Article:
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The image features a person wearing red glasses with a thoughtful expression, promoting a podcast titled "Profitable Web Designer" with the text "#97 - Amy Posner."

#97 – Attracting Higher-Quality Web Design Clients with Amy Posner

Today I'm chatting with Amy Posner, a seasoned entrepreneur and business coach who empowers digital creatives to attract the right clients and build successful businesses.

She's the creator of the Complete Breakthrough Freelancer course and co-host of the Business Badassery podcast – and today she's sharing her journey of launching six successful businesses and how she transitioned into coaching freelancers to find high-paying clients, break free of the “freelancer's dilemma” that leads talented creatives to undercharge and over-deliver (leading to burnout and financial stress) and achieve the success they deserve.

If you've ever felt like you're working too hard for too little or that your business skills are holding you back, you’re not gonna want to miss this episode.


  • The importance of identifying your ideal client profile (vs. niching).
  • How to set and communicate boundaries with clients
  • The value of specializing in your freelance business
  • Strategies for creating a steady flow of high-paying clients
  • How to shift your mindset to see yourself as an expert


  • [00:02] Introduction to Amy Posner and her journey as an entrepreneur
  • [06:33] Common challenges freelancers face and why they struggle to find high-paying clients
  • [12:29] The importance of client fit and understanding different market segments
  • [18:57] How to ask the right questions and establish your expertise from the start
  • [24:08] Shifting your mindset from order taker to expert and taking control of client interactions


Shannon Mattern (00:02.562)

Hey everyone, welcome back to the Profitable Web Designer podcast. And I'm so excited to introduce you to today's guest, Amy Posner. Amy is a seasoned online entrepreneur and business coach who helps digital creative freelancers build breakthrough businesses. And we've been chit chatting before I pressed record and I am just so excited to dig into some of these juicy topics with you. But before we do,

Can you share a little bit more with our listeners about you and what you do?

Amy (00:37.627)

Yeah, absolutely. So I've been a serial entrepreneur for 30 years. So I'll give you the long story kind of short. I've run six businesses. I never set out to be a business owner. I grew up in a family business and so I wanted to be the creative one, you know. I got into business really accidentally and found out it was really creative and really, really interesting and kind of never looked back. And so...

I've always, I've been a small business owner and over the last decade plus, I've been coaching small business owners, primarily freelancers of all different stripes, mostly people who are digital creatives for lack of a better term. And it's been really interesting because I've also had a career as a copywriter. So I coached copywriters for a long time. And what I discovered, what was true for copywriters was true across the board for freelancers and tell me if this is what you see too.

The creatives who are really good at their craft but don't have business skills just don't eat as well as somebody who might be mediocre but has biz jobs. And it's a really tough differentiator, but it is one. And people are intimidated by the business side. So I've set out to make this whole thing approachable and manageable and digestible and palatable for people who are really creatives at heart. But like,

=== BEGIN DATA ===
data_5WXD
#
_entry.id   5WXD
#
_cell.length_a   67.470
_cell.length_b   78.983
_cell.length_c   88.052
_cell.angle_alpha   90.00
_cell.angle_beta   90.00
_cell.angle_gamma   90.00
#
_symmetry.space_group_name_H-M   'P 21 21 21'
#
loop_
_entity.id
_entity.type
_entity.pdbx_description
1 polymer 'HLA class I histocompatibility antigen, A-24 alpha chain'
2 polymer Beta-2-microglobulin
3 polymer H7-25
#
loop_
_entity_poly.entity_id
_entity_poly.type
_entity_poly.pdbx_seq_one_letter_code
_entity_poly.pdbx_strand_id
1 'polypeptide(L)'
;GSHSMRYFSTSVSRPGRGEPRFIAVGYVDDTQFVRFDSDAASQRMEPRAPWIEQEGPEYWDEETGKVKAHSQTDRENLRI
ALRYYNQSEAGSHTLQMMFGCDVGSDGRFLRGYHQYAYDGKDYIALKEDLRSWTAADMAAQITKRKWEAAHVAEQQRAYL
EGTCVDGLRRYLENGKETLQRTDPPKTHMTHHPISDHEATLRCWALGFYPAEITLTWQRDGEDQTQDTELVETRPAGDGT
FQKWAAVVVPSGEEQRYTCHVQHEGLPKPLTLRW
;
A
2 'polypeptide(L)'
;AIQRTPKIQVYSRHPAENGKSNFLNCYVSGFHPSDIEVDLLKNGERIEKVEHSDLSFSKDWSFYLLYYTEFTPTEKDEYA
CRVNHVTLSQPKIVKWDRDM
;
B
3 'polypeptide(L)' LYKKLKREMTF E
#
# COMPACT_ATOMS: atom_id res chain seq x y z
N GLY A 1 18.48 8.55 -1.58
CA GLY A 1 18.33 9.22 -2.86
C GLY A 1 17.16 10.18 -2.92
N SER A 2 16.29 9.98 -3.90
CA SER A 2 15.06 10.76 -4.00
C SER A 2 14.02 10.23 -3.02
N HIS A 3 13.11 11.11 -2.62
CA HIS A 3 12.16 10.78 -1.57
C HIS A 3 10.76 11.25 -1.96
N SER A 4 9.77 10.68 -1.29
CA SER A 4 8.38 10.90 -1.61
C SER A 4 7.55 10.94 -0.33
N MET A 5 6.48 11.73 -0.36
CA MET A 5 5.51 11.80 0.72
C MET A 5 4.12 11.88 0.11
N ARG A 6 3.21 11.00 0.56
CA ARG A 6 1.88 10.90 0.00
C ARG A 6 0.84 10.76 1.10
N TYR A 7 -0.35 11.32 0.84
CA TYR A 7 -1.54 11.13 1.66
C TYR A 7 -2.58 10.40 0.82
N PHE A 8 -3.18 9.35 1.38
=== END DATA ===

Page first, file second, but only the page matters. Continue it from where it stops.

want to profit from this thing they're passionate about and do well and not be struggling and stressed out. So that's sort of the long story short.

Shannon Mattern (02:06.882)

That is why I was, yeah, that's why I was so excited to talk to you because I feel like we are so aligned there in terms of, you know, we put all of this time, effort and energy into learning the skill of the craft that we're doing. And we don't necessarily think about that. We, you know, also get to learn the skill of running the business side of the business. I know when I first started freelance web designing, I was just.

I had no clue how to run a business. So many of the things that came up, I was wholly unprepared for. I handled them the way I would have thought my employer would want me to handle them. And it just was not a profitable or sustainable way to run a business. So I'm so glad there are people out there like you who are helping people like our listeners.

hone the skill of running a business. So I want to circle back, like, how did you go from being a copywriter to like moving into coaching creatives and online service providers?

Amy (03:22.235)

Well, interestingly, before I started my full -time copywriting business, I was a partner in a coaching practice. And I'm not a coach. I just want to be really clear. I'm not a certified coach. I think of myself more as a mentor. I've got a lot of gray hairs. I've earned every one of them. So I've been through a lot in terms of business.

Amy (03:56.091)

Did I just, did you miss that? Were we missing something?

Shannon Mattern (03:58.818)

I think I may have frozen. I think I might have frozen, but I'll edit this out. But just keep going. If I freeze, just keep going because you are, you're independently like being recorded from me. So even if I freeze, it'll all come out fine in the end.

Amy (04:14.043)


Amy (04:20.219)

Okay, super. Okay, can you prompt me? Where were we? I'm sorry.

Shannon Mattern (04:24.802)

I asked you, I asked you, how did you go from, copywriting to, and you said you were, in a coaching practice, but you weren't, you're not a certified coach. You think of yourself more as a mentor. That's what you said.

Amy (04:44.859)